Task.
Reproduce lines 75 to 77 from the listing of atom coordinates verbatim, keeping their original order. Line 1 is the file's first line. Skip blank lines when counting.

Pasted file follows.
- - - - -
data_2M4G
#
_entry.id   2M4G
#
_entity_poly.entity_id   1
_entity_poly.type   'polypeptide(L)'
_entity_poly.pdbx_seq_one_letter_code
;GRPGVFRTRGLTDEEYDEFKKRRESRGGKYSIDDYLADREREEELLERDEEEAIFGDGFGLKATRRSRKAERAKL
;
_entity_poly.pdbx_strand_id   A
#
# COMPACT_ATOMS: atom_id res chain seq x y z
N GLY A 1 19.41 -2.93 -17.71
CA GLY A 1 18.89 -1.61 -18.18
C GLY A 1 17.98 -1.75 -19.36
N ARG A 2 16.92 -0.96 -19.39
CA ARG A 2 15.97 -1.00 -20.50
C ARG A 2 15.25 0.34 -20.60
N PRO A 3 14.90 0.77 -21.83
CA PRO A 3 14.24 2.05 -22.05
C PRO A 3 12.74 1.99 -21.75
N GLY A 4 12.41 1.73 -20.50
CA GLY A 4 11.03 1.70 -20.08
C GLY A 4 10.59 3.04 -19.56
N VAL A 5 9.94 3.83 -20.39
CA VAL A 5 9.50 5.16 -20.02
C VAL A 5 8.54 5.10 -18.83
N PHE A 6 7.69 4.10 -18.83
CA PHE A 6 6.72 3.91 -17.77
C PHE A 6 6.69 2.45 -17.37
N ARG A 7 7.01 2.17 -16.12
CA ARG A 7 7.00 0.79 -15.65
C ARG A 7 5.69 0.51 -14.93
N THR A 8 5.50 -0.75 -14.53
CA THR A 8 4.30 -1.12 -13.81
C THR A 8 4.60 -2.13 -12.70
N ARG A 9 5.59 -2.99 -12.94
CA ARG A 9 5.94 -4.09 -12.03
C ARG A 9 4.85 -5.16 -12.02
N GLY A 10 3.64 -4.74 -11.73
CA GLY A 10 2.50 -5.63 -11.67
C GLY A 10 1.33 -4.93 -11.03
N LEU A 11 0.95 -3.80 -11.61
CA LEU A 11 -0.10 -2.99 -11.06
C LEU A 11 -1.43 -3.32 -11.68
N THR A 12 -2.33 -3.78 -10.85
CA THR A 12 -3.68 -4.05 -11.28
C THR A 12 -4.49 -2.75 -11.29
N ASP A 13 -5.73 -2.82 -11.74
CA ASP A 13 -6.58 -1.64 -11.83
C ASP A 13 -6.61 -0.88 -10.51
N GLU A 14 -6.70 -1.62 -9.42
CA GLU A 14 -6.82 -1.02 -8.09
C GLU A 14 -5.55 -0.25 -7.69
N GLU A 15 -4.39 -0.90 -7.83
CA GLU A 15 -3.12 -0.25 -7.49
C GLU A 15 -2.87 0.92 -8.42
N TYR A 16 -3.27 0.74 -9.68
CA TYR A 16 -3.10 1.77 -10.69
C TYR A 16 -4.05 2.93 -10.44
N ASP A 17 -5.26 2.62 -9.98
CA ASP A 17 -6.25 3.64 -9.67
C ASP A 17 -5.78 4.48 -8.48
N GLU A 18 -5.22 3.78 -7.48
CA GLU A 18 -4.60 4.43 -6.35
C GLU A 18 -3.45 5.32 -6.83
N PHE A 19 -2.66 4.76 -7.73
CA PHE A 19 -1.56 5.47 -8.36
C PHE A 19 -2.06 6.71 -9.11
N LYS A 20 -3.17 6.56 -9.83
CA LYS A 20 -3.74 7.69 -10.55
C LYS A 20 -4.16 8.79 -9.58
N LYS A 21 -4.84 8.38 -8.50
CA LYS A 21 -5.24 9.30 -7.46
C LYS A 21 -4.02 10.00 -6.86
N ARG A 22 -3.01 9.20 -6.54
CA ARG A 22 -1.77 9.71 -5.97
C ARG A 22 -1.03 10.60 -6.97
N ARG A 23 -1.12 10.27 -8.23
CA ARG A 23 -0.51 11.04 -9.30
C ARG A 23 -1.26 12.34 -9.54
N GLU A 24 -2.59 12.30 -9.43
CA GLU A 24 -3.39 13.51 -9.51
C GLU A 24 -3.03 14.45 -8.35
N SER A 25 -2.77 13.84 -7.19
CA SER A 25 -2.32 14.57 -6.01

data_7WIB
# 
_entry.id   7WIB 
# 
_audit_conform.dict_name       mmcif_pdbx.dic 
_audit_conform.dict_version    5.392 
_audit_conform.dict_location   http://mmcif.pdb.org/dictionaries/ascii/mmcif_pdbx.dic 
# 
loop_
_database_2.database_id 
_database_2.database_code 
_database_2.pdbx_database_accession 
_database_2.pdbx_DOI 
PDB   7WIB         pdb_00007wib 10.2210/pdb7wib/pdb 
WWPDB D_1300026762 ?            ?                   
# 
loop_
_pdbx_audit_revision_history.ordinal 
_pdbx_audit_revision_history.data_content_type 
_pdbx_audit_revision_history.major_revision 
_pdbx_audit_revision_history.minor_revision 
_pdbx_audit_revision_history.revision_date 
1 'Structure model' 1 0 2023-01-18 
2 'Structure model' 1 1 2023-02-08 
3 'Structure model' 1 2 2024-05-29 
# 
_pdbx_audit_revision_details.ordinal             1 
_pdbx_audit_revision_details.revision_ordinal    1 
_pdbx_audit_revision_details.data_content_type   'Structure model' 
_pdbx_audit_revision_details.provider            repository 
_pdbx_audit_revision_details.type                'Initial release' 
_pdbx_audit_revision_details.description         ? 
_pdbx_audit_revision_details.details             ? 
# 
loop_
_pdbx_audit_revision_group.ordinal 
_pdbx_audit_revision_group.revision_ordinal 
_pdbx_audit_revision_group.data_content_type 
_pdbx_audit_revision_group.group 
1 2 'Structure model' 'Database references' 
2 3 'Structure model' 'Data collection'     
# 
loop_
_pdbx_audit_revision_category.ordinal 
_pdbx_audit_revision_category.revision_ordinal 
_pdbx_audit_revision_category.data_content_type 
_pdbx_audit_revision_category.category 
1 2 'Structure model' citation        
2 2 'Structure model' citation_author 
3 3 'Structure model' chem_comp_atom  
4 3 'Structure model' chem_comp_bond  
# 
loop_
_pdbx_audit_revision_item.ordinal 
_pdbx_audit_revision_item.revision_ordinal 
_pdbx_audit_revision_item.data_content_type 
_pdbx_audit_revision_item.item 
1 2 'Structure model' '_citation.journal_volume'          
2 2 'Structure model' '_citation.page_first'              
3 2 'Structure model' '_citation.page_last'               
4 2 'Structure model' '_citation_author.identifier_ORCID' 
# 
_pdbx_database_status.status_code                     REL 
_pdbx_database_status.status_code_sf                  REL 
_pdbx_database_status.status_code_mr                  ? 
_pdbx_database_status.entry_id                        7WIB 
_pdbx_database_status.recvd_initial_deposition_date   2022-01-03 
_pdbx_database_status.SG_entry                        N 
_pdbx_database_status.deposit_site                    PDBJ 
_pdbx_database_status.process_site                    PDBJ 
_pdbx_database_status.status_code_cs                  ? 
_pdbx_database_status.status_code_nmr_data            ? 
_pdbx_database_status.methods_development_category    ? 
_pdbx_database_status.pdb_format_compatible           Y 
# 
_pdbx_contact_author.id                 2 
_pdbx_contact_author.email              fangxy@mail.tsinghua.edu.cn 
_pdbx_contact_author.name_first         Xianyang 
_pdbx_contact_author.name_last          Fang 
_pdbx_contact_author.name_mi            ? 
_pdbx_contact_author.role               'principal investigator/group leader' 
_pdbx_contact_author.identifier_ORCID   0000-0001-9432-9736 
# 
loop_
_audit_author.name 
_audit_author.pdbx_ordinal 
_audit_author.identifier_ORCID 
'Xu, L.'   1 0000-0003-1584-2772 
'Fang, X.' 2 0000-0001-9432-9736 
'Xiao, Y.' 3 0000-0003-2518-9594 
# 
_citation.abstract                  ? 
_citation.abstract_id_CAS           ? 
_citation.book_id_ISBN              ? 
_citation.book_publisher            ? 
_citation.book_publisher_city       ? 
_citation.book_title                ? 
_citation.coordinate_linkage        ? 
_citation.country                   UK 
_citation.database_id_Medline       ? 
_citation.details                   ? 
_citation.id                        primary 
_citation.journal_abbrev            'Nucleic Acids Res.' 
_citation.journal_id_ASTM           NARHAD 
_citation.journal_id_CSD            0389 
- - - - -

C LYS A 21 -4.02 10.00 -6.86
N ARG A 22 -3.01 9.20 -6.54
CA ARG A 22 -1.77 9.71 -5.97